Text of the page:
Toyota expects a strong finish for this fiscal year, predicting record profits boosted by a weaker yen and strong SUV sales in the U.S.
For July through September, Toyota's net profit rose 23 percent to ¥539 billion yen, or $4.7 billion, the Wall Street Journal reported. Vehicle sales totaled 4,476,522 units, an increase of 8,761 units year over year, Toyota said.
"The yen's weakening certainly helped, but the revision also stems from our efforts to cut costs and improve sales," said Nobuyori Kodaira, Toyota's executive vice president, as quoted by the Journal.
After unexpected monetary easing by the Bank of Japan on Friday, the yen is close to its lowest level since December 2007.
Toyota saw weaker sales in Asia and trimmed its projection for vehicles sales for the year based on that performance.
"In addition to cost reduction efforts and favorable foreign exchange rates, valuation gains and losses mainly from interest-rate swaps were positive factors," Kodaira said in a statement. "However, changes in model mix and increases in expenses had a negative impact."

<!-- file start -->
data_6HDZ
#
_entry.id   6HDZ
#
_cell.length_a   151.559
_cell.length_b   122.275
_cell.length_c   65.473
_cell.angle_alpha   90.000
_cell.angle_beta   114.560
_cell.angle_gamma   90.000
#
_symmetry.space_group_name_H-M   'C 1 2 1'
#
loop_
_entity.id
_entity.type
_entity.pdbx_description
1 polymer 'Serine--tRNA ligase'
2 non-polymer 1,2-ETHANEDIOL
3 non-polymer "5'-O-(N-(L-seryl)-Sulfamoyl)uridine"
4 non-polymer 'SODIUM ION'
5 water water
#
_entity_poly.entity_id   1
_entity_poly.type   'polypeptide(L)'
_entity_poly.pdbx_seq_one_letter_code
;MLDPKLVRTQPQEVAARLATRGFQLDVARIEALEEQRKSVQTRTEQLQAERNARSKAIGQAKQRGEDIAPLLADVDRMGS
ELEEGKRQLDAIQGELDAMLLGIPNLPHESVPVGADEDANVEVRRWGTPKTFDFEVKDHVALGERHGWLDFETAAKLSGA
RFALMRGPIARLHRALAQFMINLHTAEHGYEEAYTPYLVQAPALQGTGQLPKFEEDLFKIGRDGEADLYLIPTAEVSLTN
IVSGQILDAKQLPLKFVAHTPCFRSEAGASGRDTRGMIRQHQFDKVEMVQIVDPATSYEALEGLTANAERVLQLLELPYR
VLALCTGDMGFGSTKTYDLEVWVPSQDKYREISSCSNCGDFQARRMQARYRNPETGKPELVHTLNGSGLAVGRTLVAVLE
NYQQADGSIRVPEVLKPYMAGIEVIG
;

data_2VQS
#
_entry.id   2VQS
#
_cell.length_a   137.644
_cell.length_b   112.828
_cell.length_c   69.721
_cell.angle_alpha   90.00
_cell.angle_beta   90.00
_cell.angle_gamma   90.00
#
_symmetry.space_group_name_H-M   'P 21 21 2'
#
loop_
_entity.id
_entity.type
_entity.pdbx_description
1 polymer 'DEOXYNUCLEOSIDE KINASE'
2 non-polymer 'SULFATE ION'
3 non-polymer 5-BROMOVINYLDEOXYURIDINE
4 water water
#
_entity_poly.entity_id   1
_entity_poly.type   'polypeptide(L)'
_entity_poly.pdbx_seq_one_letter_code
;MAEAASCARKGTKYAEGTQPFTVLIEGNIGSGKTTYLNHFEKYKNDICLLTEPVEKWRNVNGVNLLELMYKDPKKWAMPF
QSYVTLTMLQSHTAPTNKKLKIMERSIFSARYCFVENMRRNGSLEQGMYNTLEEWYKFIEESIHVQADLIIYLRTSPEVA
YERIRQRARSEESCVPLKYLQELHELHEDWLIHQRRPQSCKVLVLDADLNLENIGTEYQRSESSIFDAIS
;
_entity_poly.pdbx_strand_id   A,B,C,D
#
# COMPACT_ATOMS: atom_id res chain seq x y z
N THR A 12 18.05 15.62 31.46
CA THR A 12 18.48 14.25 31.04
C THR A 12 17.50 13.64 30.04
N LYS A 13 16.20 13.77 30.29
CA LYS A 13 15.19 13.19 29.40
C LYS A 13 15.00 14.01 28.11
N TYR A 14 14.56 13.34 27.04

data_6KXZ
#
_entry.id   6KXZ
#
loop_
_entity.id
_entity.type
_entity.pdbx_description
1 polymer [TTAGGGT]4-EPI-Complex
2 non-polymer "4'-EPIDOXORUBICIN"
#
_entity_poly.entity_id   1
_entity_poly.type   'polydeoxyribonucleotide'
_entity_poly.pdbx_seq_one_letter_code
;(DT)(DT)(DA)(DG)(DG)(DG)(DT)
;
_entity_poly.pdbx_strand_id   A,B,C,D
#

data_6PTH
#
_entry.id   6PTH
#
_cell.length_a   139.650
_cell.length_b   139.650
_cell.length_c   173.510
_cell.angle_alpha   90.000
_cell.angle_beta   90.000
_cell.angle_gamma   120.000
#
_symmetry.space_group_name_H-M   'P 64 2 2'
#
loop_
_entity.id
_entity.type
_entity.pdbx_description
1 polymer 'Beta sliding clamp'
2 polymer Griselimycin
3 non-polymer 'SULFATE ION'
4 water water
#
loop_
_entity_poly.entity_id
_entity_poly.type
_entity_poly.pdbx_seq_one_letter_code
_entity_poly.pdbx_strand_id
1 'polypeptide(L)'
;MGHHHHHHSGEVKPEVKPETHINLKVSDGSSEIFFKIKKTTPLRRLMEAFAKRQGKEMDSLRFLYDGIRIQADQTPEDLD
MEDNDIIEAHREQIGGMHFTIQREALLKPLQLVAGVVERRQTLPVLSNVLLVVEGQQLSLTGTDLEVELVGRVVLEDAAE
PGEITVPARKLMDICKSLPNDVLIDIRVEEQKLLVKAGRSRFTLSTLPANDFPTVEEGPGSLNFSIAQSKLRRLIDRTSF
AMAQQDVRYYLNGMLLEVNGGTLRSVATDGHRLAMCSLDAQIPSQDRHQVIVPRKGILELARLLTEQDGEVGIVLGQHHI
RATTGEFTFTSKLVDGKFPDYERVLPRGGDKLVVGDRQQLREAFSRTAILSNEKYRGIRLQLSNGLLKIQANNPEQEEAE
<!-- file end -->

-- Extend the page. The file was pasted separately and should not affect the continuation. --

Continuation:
Sales in North America, which is Toyota's biggest market, increased 12 percent to 685,000 vehicles. For the quarter, the area's regional operating profit jumped 70 percent to 139.3 billion yen, $1.27 billion, compared with the previous year.
"The U.S. market is very good," said Kodaira, as quoted by Automotive News. "Going into next year, we expect growth as well."
Toyota President Akio Toyoda's decision that the company make at least three million vehicles annually in Japan was earlier criticized by analysts but has proven fruitful. The world's biggest automaker based on sales, Toyota manufactures around 40 percent of its vehicles in Japan, exporting a bit more than half of those.